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Emily Penn – Ocean Advocate and Avid Sailor
The first time Emily Penn realised the magnitude of our plastic pollution problem was when she took part in an international sailing expedition a decade ago. The young sailor saw piles of plastic waste on remote Pacific islands and pieces of plastic debris floating in the ocean thousands of kilometres from land. Before seeing these massive changes to the environment, Penn had no idea this was happening.
Our Oceans Are Littered With Plastic
Ten years later, aged 32, Penn is known for the many sailing expeditions she led conducting scientific research around the world. Penn’s studies include investigating ocean acidification and water toxicity caused by plastic. According to the United Nations, around 13 million tons of plastic finds its way into the marine ecosystem every year where it causes great damage to the oceans and eventually infiltrates the international food chain. Plastic has been found in the depths of the Pacific Ocean, the bellies of millions of fish and in human waste. Studies have even shown that micro-plastics can be passed to unborn babies by their mothers.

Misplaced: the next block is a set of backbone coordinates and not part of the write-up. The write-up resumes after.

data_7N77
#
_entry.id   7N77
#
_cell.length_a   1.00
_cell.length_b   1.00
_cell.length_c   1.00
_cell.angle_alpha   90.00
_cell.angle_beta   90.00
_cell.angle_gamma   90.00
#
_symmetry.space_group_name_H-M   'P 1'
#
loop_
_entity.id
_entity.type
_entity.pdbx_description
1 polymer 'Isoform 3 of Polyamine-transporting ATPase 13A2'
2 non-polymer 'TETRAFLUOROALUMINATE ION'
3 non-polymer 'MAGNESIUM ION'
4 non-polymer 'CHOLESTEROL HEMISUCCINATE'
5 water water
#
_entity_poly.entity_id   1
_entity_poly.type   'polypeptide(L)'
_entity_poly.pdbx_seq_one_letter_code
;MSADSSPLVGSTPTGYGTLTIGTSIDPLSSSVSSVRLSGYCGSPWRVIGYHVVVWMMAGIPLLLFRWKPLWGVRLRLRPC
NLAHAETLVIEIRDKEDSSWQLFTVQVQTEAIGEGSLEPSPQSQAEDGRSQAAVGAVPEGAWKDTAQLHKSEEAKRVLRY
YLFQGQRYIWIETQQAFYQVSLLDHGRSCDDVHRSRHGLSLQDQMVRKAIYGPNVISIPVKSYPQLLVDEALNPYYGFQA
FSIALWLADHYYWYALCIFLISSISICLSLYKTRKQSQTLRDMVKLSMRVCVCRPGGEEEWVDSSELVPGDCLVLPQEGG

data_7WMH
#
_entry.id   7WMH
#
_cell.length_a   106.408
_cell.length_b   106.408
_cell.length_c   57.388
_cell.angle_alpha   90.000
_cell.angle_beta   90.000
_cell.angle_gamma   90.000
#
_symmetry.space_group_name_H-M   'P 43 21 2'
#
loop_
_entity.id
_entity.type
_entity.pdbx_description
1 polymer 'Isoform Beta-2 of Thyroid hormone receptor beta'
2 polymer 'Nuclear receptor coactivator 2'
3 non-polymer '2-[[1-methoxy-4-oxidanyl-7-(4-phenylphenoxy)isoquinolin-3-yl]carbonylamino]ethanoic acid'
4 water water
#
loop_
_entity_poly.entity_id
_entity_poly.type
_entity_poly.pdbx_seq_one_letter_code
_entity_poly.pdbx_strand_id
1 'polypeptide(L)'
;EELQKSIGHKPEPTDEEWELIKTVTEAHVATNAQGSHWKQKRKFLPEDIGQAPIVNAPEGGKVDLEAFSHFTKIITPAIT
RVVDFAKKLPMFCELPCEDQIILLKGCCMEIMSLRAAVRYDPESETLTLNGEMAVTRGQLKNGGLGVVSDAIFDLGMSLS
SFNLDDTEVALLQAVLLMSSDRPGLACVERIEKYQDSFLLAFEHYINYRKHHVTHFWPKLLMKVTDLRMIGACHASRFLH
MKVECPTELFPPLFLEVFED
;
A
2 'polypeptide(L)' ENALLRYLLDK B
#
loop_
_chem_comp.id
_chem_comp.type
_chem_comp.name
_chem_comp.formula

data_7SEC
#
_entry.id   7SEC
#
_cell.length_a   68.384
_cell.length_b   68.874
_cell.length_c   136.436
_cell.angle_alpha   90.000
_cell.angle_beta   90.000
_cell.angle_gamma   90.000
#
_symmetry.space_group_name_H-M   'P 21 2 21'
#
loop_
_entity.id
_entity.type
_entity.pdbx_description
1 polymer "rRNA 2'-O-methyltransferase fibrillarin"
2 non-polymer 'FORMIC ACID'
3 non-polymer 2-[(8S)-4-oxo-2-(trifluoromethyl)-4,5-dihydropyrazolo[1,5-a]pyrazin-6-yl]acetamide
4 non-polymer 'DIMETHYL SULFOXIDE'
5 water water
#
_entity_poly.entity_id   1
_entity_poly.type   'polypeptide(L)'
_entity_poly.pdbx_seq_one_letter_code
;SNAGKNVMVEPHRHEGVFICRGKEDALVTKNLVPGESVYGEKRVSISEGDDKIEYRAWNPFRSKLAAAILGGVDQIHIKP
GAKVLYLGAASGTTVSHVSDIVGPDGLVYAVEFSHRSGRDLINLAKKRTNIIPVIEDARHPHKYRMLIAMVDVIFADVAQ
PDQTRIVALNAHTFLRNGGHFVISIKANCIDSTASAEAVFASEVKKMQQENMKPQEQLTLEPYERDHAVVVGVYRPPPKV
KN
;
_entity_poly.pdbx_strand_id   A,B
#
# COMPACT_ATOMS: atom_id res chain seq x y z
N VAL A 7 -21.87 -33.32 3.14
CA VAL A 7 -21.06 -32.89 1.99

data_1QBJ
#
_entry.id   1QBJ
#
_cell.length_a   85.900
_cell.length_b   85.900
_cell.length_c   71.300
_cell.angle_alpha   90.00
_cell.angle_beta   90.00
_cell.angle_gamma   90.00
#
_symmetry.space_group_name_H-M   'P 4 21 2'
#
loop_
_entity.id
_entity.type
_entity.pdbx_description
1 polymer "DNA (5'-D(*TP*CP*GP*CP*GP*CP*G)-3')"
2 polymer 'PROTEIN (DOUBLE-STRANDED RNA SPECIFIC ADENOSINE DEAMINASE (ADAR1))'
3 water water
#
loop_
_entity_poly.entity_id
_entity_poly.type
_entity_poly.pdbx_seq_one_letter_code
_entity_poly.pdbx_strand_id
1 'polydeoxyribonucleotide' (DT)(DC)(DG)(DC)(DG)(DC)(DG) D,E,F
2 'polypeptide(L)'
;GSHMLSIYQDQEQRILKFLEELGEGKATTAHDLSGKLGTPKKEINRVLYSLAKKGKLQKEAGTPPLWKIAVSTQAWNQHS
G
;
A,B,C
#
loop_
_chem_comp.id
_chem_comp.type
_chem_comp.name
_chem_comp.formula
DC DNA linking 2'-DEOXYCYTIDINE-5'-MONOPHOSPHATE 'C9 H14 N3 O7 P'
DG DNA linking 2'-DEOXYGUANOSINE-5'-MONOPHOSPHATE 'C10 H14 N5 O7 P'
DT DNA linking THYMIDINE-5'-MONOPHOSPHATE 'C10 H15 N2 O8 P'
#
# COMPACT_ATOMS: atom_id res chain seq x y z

Sailing To Create Awareness
Penn believes that something should be done about this manmade disaster. She co-founded eXXpedition, a female-only sailing crew on a mission to tackle plastic pollution. So far, eXXpedition and Penn have taken part in 11 voyages that involve research projects and community outreach programs. They have sailed around South America, the Caribbean and have visited the North Pacific Gyre, a massive ‘island’ of marine debris also known as the Great Pacific Garbage Patch. As they studied the gyre, Penn and her team realised that it is breaking down into smaller pieces, called micro-plastics and that this is what is eventually polluting our food chain.
Almost Time For Another eXXpedition
The next eXXpedition is due to start in October 2019 and will take the women around the world for two years. They plan to visit other gyres in the Atlantic, Pacific, Indian and Arctic oceans and hope that their research will help the world become more aware and better equipped to deal with the problem.